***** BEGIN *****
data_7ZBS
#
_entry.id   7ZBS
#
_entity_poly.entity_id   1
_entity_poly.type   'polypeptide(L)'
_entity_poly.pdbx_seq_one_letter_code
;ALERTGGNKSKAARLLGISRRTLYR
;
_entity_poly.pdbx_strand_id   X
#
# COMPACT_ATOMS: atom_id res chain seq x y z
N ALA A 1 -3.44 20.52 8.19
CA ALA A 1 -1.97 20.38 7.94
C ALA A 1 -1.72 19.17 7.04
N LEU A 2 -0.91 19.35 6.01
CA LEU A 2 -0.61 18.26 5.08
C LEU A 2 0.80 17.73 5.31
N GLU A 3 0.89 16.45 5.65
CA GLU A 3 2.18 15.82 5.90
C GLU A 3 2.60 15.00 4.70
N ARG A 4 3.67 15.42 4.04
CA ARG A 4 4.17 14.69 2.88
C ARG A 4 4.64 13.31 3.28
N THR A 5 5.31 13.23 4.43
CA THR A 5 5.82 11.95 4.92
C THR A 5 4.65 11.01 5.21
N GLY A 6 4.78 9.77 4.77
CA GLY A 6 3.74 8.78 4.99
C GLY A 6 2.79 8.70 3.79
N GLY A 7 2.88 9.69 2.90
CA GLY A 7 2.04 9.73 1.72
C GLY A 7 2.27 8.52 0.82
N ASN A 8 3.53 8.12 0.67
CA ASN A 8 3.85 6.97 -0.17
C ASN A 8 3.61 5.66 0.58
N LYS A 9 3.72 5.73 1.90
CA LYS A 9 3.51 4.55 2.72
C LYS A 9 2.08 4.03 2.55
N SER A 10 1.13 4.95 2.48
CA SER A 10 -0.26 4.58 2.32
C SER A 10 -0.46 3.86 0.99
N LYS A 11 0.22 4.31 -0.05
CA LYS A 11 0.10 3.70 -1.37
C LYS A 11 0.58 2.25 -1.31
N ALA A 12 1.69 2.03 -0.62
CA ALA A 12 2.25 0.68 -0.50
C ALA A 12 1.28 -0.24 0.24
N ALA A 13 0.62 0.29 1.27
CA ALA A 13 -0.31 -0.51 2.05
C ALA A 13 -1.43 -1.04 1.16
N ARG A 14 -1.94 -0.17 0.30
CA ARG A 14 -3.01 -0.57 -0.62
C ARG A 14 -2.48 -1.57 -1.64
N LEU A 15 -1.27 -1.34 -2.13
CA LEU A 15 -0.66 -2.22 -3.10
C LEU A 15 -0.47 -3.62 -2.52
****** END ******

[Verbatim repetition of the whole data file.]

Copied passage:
data_7ZBS
#
_entry.id   7ZBS
#
_entity_poly.entity_id   1
_entity_poly.type   'polypeptide(L)'
_entity_poly.pdbx_seq_one_letter_code
;ALERTGGNKSKAARLLGISRRTLYR
;
_entity_poly.pdbx_strand_id   X
#
# COMPACT_ATOMS: atom_id res chain seq x y z
N ALA A 1 -3.44 20.52 8.19
CA ALA A 1 -1.97 20.38 7.94
C ALA A 1 -1.72 19.17 7.04
N LEU A 2 -0.91 19.35 6.01
CA LEU A 2 -0.61 18.26 5.08
C LEU A 2 0.80 17.73 5.31
N GLU A 3 0.89 16.45 5.65
CA GLU A 3 2.18 15.82 5.90
C GLU A 3 2.60 15.00 4.70
N ARG A 4 3.67 15.42 4.04
CA ARG A 4 4.17 14.69 2.88
C ARG A 4 4.64 13.31 3.28
N THR A 5 5.31 13.23 4.43
CA THR A 5 5.82 11.95 4.92
C THR A 5 4.65 11.01 5.21
N GLY A 6 4.78 9.77 4.77
CA GLY A 6 3.74 8.78 4.99
C GLY A 6 2.79 8.70 3.79
N GLY A 7 2.88 9.69 2.90
CA GLY A 7 2.04 9.73 1.72
C GLY A 7 2.27 8.52 0.82
N ASN A 8 3.53 8.12 0.67
CA ASN A 8 3.85 6.97 -0.17
C ASN A 8 3.61 5.66 0.58
N LYS A 9 3.72 5.73 1.90
CA LYS A 9 3.51 4.55 2.72
C LYS A 9 2.08 4.03 2.55
N SER A 10 1.13 4.95 2.48
CA SER A 10 -0.26 4.58 2.32
C SER A 10 -0.46 3.86 0.99
N LYS A 11 0.22 4.31 -0.05
CA LYS A 11 0.10 3.70 -1.37
C LYS A 11 0.58 2.25 -1.31
N ALA A 12 1.69 2.03 -0.62
CA ALA A 12 2.25 0.68 -0.50
C ALA A 12 1.28 -0.24 0.24
N ALA A 13 0.62 0.29 1.27
CA ALA A 13 -0.31 -0.51 2.05
C ALA A 13 -1.43 -1.04 1.16
N ARG A 14 -1.94 -0.17 0.30
CA ARG A 14 -3.01 -0.57 -0.62
C ARG A 14 -2.48 -1.57 -1.64
N LEU A 15 -1.27 -1.34 -2.13
CA LEU A 15 -0.66 -2.22 -3.10
C LEU A 15 -0.47 -3.62 -2.52